I will not walk in the wood to-night,
I will not stand by the water’s edge
And see day lie on the dusk’s bright ledge
Until it turn, a star at its breast,
To rest.

I will not see the wide-flung hills
Closing darkly about my grief,
I wore a crown of their lightest leaf,
But now they press like a cold, blue ring,

I dare not meet that caroling blade,
Jauntily drawn in the sunset pine,
Stabbing me with its thrust divine,
Knowing my naked, aching need,
Till I bleed.

Sheathe your song, invincible bird,
Strike not at me with that flashing note,
Have pity, have pity, persistent throat,
Deliver me not to your dread delight

I am afraid of the creeping wood,
I am afraid of the furtive trees,
Hiding behind them, memories,
Ready to spring, to clutch, to tear,
Wait for me there.

This poem is in the public domain. Published in Poem-a-Day on March 10, 2018, by the Academy of American Poets.

Let the sea beat its thin torn hands
In anguish against the shore,
Let it moan
Between headland and cliff;
Let the sea shriek out its agony
Across waste sands and marshes,
And clutch great ships,
Tearing them plate from steel plate
In reckless anger;
Let it break the white bulwarks
Of harbour and city;
Let it sob and scream and laugh
In a sharp fury,
With white salt tears
Wet on its writhen face;
Ah! let the sea still be mad
And crash in madness among the shaking rocks—
For the sea is the cry of our sorrow.

This poem is in the public domain.

Here at the center      of a field            of green


leaves waving            center of a         grief I can’t


see far enough           to tell how         it will ease


it will not ease           it goes on           and on now


as yours does            in sunlight         and in rain


holding hands with    her in the           last minutes


sky so vast                hear the            wheat roar—

Copyright © 2015 by David Baker. Used with permission of the author. “Pastoral” originally appeared in T Magazine.

Dear darkness. Dear where we bow our heads in disbelief.
     Dear disbelief, hardly bow our heads and
hardly speak, so we sing, such words as darkness
     shows us how on days on end. So I sing it is
not hopeless. Hurry hurry. Nor faithless—to stand
     without faith, keeping open—. Now another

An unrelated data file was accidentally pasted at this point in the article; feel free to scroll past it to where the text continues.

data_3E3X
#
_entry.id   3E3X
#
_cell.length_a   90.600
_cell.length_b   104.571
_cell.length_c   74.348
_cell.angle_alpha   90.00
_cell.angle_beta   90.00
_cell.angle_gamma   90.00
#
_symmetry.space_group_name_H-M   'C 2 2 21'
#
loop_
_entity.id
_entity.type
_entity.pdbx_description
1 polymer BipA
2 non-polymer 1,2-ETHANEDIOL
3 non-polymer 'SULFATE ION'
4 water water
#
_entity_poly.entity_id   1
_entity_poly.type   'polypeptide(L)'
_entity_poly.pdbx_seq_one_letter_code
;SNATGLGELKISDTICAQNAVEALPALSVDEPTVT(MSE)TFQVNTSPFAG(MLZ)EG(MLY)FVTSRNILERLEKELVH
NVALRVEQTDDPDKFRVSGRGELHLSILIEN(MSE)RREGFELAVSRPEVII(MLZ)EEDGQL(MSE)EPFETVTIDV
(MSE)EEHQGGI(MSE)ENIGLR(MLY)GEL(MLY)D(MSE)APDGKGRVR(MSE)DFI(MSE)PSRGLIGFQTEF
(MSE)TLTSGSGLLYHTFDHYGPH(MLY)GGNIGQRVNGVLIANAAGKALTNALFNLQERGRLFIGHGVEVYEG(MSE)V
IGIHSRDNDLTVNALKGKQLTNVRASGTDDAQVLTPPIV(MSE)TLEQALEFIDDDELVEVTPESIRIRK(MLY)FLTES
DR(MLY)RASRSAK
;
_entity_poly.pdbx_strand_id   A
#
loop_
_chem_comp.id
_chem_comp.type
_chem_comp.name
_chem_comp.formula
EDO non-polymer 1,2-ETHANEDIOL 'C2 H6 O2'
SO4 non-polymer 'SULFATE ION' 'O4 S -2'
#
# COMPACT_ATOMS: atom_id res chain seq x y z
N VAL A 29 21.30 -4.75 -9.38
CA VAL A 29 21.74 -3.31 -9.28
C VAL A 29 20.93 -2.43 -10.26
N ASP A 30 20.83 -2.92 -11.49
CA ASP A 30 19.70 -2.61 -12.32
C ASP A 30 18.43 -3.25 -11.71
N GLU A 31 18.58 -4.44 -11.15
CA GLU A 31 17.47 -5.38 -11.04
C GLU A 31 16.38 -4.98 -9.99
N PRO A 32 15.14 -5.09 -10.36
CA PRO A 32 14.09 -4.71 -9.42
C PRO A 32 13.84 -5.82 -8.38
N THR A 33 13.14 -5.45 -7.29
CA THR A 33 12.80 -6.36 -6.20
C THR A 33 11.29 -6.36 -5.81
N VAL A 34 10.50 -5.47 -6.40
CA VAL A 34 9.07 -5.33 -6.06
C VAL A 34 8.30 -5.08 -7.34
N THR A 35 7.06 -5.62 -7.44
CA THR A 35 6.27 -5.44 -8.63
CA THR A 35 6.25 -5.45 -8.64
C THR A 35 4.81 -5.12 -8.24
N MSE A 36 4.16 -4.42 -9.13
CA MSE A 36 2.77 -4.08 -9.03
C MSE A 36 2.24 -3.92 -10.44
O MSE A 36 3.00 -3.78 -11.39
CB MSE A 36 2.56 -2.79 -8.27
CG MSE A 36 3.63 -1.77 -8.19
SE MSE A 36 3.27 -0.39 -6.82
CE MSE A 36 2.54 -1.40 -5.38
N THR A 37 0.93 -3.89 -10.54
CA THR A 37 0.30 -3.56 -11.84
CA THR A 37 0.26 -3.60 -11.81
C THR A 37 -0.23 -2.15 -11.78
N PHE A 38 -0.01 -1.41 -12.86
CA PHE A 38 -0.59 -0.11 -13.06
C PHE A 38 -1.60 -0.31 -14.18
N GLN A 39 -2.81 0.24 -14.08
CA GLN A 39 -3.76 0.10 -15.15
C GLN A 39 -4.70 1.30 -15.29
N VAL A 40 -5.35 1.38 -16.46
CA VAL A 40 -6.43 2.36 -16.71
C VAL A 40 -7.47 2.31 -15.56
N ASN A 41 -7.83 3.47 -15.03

so they say, thus the trees utterly are still, and the wind is,
     and what wings there are utterly still in limbs
darkened above the barn. Bow down, for this darkness
     now above cedars. Smell of mint and tincture of
torn wood-pulp, or was that the last time, yes it was.
     Take shelter, take now cover take nothing
when it is time, for ye need no Thing but—. So I say
     the mighty voice upon the waters is, glory thundereth,
twists of ivy like leather scales along a body
     of the big limbs hanging, bearing down, to break.
Older than a door, older than a holding hand. His voyce
     breaks Cedars: breaks Cedars. The last time,
now lie in the doorway, in the tub, lie down, cover
     us with blankets. Yes hurry. Dear hurry. Dear
disbelief, Great are thy bowell-mercies Lord:
     after thy judgements—. Clap now a great wing
over the barn, the cedars, pelt now, rain now,
     or is that the last time coming wild, stones against
every pane breaking, is it the last, hail now whose
     particles breaking through as little toads, silver
fishes everywhere. Seek shelter—. What more
     do you need from me, it makes the forrest bare: take
the little ones quickly, bow down, great whirlwind
     in grit now, ice, excreate of stone and leaf-shred sound
of howling birds, so I say it is not faithless to lie
     in the doorway going down without faith, dear hurry
keeping open vigil at the site out of stillness out of
     darkness now the sudden breaking down, Dear wind—

Copyright © 2015 by David Baker. Used with permission of the author. “Storm Psalm” originally appeared in The New England Review.